Q: I have long been familiar with the expression “time and time again,” but in the last week I have heard it truncated to “time and again.” What’s going on here? Is the latter simply a shortened form with the same meaning, or is it meant to convey something different?
A: You’ll be surprised to hear this, but “time and again” isn’t a truncated version of “time and time again.” The longer expression is an inflated version of the shorter one.
The expression appears to have originated in early 19th-century America. The earliest examples we’ve found in historical databases are from newspapers published in Virginia and Massachusetts.
The oldest mention we’ve seen is from a criticism of England’s Prince Regent (and later King George IV), credited to the Boston Patriot, and reprinted in the Richmond (Va.) Enquirer, April 28, 1812:
“This right illustrious personage is adding with careless prodigality to the vast circle of misery and ruin, by incurring obligations which he has no means of discharging, by rioting on the wealth of industry and labor, and calling time and again on the honest farmer and the plodding mechanic to pay for his thoughtless riots and unbounded profusion.”
And this sighting appeared a few years later: “The government has time and again been called upon, to adopt measures to render our commerce secure, and to prevent the violation of our neutrality.” From the Alexandria (Va.) Gazette & Daily Advertiser, Sept. 7, 1818.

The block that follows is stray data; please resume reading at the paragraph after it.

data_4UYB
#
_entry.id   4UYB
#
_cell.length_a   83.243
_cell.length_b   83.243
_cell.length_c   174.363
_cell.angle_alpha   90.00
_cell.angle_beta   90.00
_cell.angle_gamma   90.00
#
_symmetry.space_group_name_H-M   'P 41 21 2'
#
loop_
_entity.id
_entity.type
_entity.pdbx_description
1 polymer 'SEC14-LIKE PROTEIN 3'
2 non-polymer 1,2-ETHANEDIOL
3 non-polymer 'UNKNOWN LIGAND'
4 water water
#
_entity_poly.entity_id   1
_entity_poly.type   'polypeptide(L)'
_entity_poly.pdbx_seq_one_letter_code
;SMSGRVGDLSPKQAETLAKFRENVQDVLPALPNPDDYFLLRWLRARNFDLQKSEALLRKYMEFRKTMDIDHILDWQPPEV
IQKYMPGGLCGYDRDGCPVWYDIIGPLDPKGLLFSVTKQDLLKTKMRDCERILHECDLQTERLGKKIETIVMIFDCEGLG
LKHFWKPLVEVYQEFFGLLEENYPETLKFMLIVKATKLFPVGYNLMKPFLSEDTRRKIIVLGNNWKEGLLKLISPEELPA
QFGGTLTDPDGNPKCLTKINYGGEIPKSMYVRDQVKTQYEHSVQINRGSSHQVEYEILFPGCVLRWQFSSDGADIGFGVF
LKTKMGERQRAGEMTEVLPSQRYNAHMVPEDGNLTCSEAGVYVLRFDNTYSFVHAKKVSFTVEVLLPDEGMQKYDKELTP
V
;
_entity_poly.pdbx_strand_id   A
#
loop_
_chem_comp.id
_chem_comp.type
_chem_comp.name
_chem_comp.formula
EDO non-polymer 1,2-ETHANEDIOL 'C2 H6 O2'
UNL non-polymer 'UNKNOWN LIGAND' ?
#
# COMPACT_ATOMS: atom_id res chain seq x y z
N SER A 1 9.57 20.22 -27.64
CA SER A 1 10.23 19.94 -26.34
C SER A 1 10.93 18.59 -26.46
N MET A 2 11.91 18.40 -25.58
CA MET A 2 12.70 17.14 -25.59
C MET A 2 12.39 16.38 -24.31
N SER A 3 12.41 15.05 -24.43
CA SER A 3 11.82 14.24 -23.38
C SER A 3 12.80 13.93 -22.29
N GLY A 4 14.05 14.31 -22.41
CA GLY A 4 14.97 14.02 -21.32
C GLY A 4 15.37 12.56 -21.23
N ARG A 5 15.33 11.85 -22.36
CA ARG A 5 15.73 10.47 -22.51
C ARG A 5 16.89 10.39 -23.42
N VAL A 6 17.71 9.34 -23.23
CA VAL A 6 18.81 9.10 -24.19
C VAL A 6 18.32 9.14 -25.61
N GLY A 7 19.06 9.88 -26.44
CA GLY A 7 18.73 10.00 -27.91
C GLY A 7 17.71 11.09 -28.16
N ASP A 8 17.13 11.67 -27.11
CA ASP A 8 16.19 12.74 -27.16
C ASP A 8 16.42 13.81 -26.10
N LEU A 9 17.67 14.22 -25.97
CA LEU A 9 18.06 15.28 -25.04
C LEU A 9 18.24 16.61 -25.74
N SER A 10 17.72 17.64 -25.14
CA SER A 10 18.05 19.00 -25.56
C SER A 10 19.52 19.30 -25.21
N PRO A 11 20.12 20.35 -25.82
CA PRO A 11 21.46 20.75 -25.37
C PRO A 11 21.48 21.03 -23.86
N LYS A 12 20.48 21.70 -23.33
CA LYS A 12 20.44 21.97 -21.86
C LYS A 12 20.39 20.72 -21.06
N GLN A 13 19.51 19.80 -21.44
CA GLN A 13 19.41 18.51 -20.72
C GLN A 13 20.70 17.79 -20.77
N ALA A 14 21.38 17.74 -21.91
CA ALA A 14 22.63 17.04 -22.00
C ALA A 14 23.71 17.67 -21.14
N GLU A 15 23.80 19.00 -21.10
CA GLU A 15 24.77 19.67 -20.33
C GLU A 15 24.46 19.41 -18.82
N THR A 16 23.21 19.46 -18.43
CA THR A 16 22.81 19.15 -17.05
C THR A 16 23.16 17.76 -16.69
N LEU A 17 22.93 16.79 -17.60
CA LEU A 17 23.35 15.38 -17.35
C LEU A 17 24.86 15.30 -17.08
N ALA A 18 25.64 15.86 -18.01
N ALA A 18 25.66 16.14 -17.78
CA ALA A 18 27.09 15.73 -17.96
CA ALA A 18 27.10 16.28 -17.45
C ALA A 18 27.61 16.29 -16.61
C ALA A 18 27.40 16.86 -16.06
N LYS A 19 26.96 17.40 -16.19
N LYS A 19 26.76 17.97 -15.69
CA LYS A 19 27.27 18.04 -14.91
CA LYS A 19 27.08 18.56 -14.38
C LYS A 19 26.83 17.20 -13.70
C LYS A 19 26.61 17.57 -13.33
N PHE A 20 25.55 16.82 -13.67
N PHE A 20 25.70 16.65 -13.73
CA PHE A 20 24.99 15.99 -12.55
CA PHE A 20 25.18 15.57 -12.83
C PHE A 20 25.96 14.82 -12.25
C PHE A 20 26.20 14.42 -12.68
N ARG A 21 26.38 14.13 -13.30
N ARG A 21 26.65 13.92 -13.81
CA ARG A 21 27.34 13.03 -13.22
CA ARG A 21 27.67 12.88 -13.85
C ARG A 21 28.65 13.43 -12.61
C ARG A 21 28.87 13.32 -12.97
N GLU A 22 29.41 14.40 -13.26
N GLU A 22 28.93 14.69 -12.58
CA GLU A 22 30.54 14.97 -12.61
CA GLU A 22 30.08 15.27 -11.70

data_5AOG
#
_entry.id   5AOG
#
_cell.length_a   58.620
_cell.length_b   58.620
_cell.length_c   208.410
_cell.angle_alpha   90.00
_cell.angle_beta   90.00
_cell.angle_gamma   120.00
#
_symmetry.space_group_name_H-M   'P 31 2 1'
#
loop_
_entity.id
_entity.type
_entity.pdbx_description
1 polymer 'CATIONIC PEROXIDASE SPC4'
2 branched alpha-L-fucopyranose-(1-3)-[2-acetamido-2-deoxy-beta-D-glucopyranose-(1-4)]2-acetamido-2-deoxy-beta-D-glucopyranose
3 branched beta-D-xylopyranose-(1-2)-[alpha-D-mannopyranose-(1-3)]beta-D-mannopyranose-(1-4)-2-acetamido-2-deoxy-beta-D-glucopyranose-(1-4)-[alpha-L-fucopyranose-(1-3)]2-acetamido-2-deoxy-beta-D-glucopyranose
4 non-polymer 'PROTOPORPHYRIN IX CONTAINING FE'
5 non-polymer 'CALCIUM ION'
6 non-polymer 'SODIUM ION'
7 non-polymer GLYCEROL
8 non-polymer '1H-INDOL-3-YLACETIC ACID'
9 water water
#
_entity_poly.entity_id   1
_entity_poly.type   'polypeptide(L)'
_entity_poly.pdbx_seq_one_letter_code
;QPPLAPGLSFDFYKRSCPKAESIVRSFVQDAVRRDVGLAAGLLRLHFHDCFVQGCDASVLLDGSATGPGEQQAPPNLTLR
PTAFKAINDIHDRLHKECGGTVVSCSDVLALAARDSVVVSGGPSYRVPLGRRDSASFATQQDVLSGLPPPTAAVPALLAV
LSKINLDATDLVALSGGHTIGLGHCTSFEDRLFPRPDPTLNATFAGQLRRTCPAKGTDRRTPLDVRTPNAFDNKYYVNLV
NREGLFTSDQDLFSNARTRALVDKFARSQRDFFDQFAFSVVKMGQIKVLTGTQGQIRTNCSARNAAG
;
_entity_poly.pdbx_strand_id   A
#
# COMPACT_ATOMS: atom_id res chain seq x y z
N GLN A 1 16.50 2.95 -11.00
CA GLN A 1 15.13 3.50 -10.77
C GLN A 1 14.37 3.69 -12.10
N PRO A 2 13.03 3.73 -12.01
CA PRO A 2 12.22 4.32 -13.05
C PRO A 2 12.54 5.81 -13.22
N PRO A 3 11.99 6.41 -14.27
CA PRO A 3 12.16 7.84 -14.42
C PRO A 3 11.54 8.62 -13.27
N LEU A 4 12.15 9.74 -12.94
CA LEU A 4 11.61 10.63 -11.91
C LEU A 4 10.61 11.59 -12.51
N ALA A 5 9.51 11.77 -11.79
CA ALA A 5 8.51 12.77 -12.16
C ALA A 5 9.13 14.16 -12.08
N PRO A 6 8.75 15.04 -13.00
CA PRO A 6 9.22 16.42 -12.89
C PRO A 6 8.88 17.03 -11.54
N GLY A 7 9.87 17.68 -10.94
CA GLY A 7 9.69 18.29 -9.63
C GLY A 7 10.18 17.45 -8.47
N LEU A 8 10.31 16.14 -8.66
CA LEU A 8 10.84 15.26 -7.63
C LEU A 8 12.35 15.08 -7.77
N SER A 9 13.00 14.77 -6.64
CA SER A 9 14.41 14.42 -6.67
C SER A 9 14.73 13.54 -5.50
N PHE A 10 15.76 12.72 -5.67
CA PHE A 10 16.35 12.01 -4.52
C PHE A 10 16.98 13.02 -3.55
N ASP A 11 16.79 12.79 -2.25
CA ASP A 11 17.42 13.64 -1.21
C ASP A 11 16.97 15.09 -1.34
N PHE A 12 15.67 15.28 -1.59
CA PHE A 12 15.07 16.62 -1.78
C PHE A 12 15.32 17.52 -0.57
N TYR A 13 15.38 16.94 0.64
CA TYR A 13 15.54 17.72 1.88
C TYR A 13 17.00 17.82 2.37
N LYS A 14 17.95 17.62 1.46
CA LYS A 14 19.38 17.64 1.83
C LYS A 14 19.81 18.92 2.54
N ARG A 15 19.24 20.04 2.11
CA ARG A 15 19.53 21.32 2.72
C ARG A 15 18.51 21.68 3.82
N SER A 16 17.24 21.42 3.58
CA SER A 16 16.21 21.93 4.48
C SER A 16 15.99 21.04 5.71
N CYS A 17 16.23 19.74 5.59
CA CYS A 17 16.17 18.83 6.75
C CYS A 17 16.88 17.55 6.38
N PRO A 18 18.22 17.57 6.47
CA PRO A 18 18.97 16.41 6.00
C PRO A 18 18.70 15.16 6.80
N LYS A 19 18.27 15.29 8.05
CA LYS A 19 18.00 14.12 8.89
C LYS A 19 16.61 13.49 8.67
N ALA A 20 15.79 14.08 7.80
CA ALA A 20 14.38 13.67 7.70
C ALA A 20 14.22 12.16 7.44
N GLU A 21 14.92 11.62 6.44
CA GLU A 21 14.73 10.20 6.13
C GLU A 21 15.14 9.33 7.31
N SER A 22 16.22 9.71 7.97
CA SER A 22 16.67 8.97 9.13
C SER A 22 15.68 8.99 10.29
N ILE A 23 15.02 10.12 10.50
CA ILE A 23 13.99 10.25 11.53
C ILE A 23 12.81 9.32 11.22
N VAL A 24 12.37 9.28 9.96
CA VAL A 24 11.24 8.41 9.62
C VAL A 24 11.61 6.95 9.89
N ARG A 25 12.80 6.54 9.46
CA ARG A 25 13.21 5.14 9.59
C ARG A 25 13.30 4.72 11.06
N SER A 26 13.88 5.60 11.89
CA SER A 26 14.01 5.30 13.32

The earliest example in the Oxford English Dictionary, which we’ve expanded, also has the shorter “time and again” version:
“Application was made, time and again, relative to the College, and no change could be obtained, when it was necessary” (from a Nov. 24, 1820, speech at an 1820-21 constitutional convention in Massachusetts).
The next citation in the OED, an etymological dictionary based on historical evidence, appeared a decade later (note the plural): “It has been recommended, times and again, not to give horses grain unbroken on this account” (New England Farmer, Feb. 23, 1831).
The first Oxford example for the longer version showed up in print four years later, and we haven’t found any earlier ones: “We know that this has been reported of it time and time again” (Baltimore Southern Pioneer and Richmond Gospel Visiter, March 28, 1835).
The shorter version is not only earlier, but it’s apparently more popular. “Time and again” has been the more common form since the usage first appeared in the early 19th century, according to a search in Google’s Ngram viewer, which compares phrases in digitized books.
The OED’s most recent citation is for the original version: “Time and again she had to make difficult decisions about disputed words and phrasing.” From “Towards a Scholarly Edition of Samuel Beckett’s Watt,” an essay by Chris Ackerley in Textual Scholarship and the Material Book (2009), edited by Wim van Mierlo.